Overcoming the Loneliness of Isolation

Overcoming the Loneliness of Isolation

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With social distancing in place across the globe, it’s a scary time for people in recovery, especially those who are in early sobriety. 

“We know that recovery demands connecting authentically with others,” says Geoff Thompson, program director at Sunshine Coast Health Centre, a rehab in British Columbia, Canada.

While you might not be able to go for a run or meet for lunch, you can still stay connected to your community throughout this period of social distancing. Here’s how to build connections and overcome the loneliness caused by the pandemic. 

Recognize the Difference Between Being Alone and Being Lonely

Many of us are isolated from friends and family right now. Since addiction is a condition that thrives in isolation, this can be triggering. It’s important to recognize that being alone because of social distancing isn’t the same thing as being isolated because of your addiction. 

“Those vulnerable to addiction typically experience loneliness at an existential level, as a threat to their very being,” Thompson says. “This existential loneliness is a deep and pervasive anxiety that each of us is separate from every other human being.”

For example, you might think that no one has ever been through what you’re experiencing, or that no one can understand your life. 

That’s almost the opposite of what’s happening right now. Although we’re all socially-isolating, nearly everyone in the world is being affected by the coronavirus right now. A popular saying has sprung up: “Alone, together.”

Remember, although you might be physically alone right now, you are experiencing the same thing that many other people are going through. Just knowing this can give you a sense of belonging, inclusion and solidarity. 

“Social distancing, by itself, does not create this existential loneliness,” Thompson says. 

Create a Routine

Loneliness and isolation can take a toll on mental health. Having a routine, on the other hand, can boost well-being. So, even if you have no obligations right now, establish a loose routine that will provide structure to your days. This is especially important if you have kids in the house.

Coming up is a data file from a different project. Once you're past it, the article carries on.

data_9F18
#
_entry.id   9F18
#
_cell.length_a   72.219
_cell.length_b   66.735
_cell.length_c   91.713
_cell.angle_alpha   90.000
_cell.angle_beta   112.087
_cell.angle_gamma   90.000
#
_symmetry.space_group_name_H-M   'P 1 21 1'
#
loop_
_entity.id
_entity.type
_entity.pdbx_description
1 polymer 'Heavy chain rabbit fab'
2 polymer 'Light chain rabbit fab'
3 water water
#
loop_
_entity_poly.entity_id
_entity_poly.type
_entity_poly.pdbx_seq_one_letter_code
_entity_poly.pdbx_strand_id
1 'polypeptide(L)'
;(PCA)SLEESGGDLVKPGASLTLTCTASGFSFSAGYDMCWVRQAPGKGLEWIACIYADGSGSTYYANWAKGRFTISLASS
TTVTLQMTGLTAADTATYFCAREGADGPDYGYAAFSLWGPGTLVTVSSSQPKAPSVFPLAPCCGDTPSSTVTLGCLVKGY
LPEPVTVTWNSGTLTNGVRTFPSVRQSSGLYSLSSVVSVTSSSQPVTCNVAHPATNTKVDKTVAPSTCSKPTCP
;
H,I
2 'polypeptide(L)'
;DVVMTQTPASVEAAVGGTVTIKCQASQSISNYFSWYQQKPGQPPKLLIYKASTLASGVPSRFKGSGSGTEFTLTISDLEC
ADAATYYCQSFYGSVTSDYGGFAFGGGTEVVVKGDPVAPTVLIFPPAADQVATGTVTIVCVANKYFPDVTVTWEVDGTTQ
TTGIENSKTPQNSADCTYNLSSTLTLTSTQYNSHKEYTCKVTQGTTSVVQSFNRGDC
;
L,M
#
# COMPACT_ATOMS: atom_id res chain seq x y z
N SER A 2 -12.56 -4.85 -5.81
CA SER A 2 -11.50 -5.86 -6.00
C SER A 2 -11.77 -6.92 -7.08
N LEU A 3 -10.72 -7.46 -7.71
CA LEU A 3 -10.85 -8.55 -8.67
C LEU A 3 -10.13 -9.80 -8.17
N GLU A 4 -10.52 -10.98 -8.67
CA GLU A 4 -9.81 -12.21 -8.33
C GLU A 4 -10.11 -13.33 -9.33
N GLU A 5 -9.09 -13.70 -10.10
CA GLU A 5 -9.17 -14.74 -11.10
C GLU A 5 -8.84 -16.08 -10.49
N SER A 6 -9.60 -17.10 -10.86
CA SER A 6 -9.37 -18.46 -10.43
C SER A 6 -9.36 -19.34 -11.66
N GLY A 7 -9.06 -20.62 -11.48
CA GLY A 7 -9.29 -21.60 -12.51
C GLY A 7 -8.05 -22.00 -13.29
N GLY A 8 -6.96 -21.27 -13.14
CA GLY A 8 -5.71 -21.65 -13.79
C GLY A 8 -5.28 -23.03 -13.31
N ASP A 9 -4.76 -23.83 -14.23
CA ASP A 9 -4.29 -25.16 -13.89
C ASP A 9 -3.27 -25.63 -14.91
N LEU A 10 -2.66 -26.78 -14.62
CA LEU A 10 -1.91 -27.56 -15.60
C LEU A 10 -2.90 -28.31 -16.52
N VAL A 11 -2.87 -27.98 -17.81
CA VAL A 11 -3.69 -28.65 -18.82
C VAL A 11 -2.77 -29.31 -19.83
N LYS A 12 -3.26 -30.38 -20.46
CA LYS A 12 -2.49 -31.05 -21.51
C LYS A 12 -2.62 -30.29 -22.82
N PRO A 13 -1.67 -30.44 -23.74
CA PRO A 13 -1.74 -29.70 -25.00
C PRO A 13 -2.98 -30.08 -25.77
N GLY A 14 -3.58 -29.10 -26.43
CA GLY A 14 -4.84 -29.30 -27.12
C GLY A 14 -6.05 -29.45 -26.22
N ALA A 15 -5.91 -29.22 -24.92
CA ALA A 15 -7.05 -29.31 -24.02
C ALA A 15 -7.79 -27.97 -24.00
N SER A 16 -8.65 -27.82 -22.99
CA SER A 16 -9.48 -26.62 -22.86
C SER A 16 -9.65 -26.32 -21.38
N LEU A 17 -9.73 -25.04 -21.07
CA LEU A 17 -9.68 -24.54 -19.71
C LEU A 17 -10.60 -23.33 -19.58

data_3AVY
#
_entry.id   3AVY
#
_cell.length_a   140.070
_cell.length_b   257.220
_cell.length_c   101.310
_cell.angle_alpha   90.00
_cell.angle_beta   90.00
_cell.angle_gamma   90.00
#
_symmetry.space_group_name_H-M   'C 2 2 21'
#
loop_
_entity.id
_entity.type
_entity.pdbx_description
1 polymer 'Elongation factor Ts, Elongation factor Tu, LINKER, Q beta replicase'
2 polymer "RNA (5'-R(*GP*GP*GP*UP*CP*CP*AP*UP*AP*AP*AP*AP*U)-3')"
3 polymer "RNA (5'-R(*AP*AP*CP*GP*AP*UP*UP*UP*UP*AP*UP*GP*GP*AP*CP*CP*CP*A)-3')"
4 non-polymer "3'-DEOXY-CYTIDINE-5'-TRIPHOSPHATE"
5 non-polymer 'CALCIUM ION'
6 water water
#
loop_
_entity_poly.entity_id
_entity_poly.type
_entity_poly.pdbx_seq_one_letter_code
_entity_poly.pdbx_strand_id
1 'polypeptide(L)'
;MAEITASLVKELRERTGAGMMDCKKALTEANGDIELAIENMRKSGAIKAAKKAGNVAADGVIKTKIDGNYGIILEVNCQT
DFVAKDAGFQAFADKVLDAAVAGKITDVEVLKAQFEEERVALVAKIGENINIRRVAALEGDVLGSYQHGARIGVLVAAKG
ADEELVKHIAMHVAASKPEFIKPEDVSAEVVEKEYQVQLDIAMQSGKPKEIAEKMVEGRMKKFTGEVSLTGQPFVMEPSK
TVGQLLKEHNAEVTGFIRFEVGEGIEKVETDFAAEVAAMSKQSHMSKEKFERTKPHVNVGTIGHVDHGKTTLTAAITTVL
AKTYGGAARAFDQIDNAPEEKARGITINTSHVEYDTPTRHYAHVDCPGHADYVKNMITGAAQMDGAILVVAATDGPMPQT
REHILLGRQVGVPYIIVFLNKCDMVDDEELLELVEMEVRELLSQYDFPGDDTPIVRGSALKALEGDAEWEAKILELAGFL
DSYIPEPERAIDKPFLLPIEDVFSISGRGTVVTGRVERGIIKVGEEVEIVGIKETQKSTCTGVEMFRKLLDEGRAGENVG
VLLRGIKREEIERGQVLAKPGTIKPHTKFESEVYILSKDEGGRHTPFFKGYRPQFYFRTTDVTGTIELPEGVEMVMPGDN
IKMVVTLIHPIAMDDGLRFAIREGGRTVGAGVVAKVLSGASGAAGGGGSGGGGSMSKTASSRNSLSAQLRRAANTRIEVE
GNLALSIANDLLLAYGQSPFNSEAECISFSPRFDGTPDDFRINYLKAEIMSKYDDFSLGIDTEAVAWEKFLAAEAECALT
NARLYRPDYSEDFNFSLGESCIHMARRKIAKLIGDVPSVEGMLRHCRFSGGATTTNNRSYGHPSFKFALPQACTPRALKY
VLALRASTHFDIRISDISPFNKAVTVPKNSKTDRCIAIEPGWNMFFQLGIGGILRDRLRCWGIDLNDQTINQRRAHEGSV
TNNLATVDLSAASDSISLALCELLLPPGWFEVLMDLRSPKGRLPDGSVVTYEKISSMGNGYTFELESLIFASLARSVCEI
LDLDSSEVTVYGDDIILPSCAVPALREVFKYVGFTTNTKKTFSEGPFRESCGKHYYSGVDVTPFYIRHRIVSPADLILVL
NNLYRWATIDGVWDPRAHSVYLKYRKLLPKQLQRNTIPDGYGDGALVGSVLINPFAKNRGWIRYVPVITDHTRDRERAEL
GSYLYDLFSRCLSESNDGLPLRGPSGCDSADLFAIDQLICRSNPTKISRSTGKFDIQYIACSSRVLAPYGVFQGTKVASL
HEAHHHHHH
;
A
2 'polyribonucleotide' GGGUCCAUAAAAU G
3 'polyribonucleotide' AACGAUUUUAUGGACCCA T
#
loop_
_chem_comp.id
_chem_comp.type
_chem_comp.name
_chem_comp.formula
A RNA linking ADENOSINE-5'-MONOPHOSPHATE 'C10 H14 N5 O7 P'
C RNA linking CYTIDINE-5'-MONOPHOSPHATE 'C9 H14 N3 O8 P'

“Its pretty much a necessity to establish new routines now that many are stuck at home,” Thompson says. When you’re thinking about your routine, Thompson recommends taking advice from former astronaut Chris Hadfield, who has a four-part approach to confronting isolation:

  • Understand the risks
  • Figure out what your purpose/mission and obligations are
  • Be aware of the constraints facing you 
  • Take action

“These steps are, of course, how astronauts take responsible action, and do not allow anxiety to dictate their thoughts, feelings, and behaviors,” Thompson says. They can also serve everyday people during isolation: understand why you’re isolating; identify what you have to get done; acknowledge the challenges; then get to work. 

Your mission, so to speak, might be as simple as keeping yourself mentally and physically healthy. That’s entirely ok. 

Build Genuine Connections

Although you can’t get together in person, you can build genuine, deep connections during this time. Video chat with friends or family who you might normally just text. Or, connect with neighbors who need a bit of extra support during this time. Volunteer to help support your recovery community virtually. 

Many people in recovery don’t have experience with these types of genuine connections, so now is a great time to build your skills. 

“Research indicates that this authentic connection is something that those vulnerable to addiction have little experience with,” Thompson says. 

He recommends trying the following:

  • Volunteer: Make masks, walk dogs at a local shelter, or ask your neighbors if they need anything from the store next time you go shopping. 
  • Keep positive: Post something light-hearted online, decorate your windows, or just smile and wave next time you’re on a walk. 
  • Read: “I know several people in recovery who are reading books written by someone in recovery. There is a personal touch in this activity because the reader learns about the author. Eric Claptons autobiography is one of my favorites,” Thompson says. 

Although we have to be isolated right now, we don’t have to be lonely. Recognizing that difference and building genuine connections during this time can help you become stronger than ever.

Sunshine Coast Health Centre is a non 12-step drug and alcohol rehabilitation center in British Columbia. Learn more here

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